By Nirupama Dutt, Womens Feature Service
Move into the countryside in the hills and it’s common to see women washing clothes by narrow streams gushing alongside the roads. The song of trickling water is the continuous magical music of the Kangra Valley in Himachal Pradesh, which is crisscrossed by thousands of irrigation canals. Locally known as the ‘kuhls’, these canals bring snowmelt and rainwater to the fields and hamlets in the alluvial plains that slope down from the snow-capped Dhaula Dhar range of the Western Himalayas. These community-managed ‘kuhls’ date back to the pre-colonial Katoch dynasty (1690 to 1805).
Today, however, the ‘kuhls’ are in danger. Rapid urbanisation, changing lifestyles and socio-economic factors have led to an increase in the levels of pollution in these waters. At many places garbage, plastic bags and bottles are seen floating in the open ‘kuhl’ water and even the drinking water, sourced from here, is not safe anymore.
“A few years ago when the number of patients with water-borne diseases and various allergies started rising, I was alarmed that all was not well with the water,” says Barbara Weiser Nath, an Austrian doctor, who has been living and working in the area since the last 25 years. Nath, who married a local ‘sadhu’, runs the Nishta Rural Health, Education and Environment Centre at Rakkar village. The centre has a clinic that provides free medical help to 20 villages in the area. Besides, it has helped build six toilets at the local government school.
With the population increasing manifold and the rural areas turning into suburbs of Dharamsala, the major town in the region, the water of the ‘kuhls’ has become contaminated. Over the last few years, the area has seen a lot of construction activity. Stores selling consumer durables, beauty salons, restaurants and large shopping areas have mushroomed. As tourists from home and abroad frequent the Valley, there is so much vehicular traffic that one can be held up in a traffic jam for an hour or more. All these factors have contributed to the increase in pollution levels here.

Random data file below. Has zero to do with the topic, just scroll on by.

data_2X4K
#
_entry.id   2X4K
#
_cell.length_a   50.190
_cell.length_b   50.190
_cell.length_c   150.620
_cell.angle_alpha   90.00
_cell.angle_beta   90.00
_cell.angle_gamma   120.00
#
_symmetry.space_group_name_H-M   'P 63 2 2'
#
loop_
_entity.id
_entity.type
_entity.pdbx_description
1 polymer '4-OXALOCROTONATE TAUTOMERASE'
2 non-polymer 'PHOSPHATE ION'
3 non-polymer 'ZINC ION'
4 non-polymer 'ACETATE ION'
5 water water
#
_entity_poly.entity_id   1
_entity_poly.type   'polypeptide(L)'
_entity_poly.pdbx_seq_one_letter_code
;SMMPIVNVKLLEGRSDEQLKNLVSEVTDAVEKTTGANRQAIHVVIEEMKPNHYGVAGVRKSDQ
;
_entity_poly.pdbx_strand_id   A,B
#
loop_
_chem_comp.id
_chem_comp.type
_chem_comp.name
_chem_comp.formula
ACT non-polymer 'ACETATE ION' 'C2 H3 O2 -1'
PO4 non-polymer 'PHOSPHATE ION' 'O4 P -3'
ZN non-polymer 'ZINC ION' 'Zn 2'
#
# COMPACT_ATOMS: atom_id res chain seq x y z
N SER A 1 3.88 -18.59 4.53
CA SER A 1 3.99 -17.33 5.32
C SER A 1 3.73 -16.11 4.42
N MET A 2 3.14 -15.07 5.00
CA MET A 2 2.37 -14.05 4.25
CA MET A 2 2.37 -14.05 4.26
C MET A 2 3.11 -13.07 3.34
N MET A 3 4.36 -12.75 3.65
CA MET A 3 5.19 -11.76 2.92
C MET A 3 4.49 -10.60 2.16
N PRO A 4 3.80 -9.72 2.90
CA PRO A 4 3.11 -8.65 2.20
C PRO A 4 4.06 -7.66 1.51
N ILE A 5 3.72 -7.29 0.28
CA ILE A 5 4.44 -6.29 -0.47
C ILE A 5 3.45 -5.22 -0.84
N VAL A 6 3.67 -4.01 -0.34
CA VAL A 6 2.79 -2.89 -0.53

So Nath, through the Nishta centre, decided to launch an initiative to clean and save this largest traditional network of community-managed irrigation systems. The first thing that she did was the engage a private firm to collect water samples and get them tested. As expected, the samples were found to be polluted. Mohinder Sharma, director of the project, elaborates, “The snowmelt and rain water is stored in tanks and then sent through pipes and narrow streams to the villages and the fields. This, besides an odd spring or two, is the only source of water. When we presented the report of polluted water to the Irrigation and Public Health (IPH) Department, they said they would conduct tests themselves.” Sure enough, even the IPH samples indicated increased levels of pollution. This prompted the Department to clean the storage tanks and ensure that water was chlorinated from time to time.
The reason for the pollution of water is that only 12 per cent people have toilets in this area and people defecate in the open. The rainfall is the second highest in the country, next only to Mawsynram and Cherrapunji in Meghalaya. “The rainfall makes the natural filtration ineffective and all the waste and dirt is washed up into the ‘kuhls’. The water showed pathogens, the bacteria found in human waste. Besides, animals also litter the ‘kuhls’. If this continues the ground water will be so contaminated that it could cause damage to the crops,” adds Sharma.
It is interesting to recall that with the massive earthquake in the Kangra Valley in 1905, which had a high human toll and which had led to roads and bridges being destroyed, the original gravity-flow irrigation system was damaged extensively. At that time the British colonial government had got soldiers in the military engineering services to repair it so that irrigation would not be interrupted.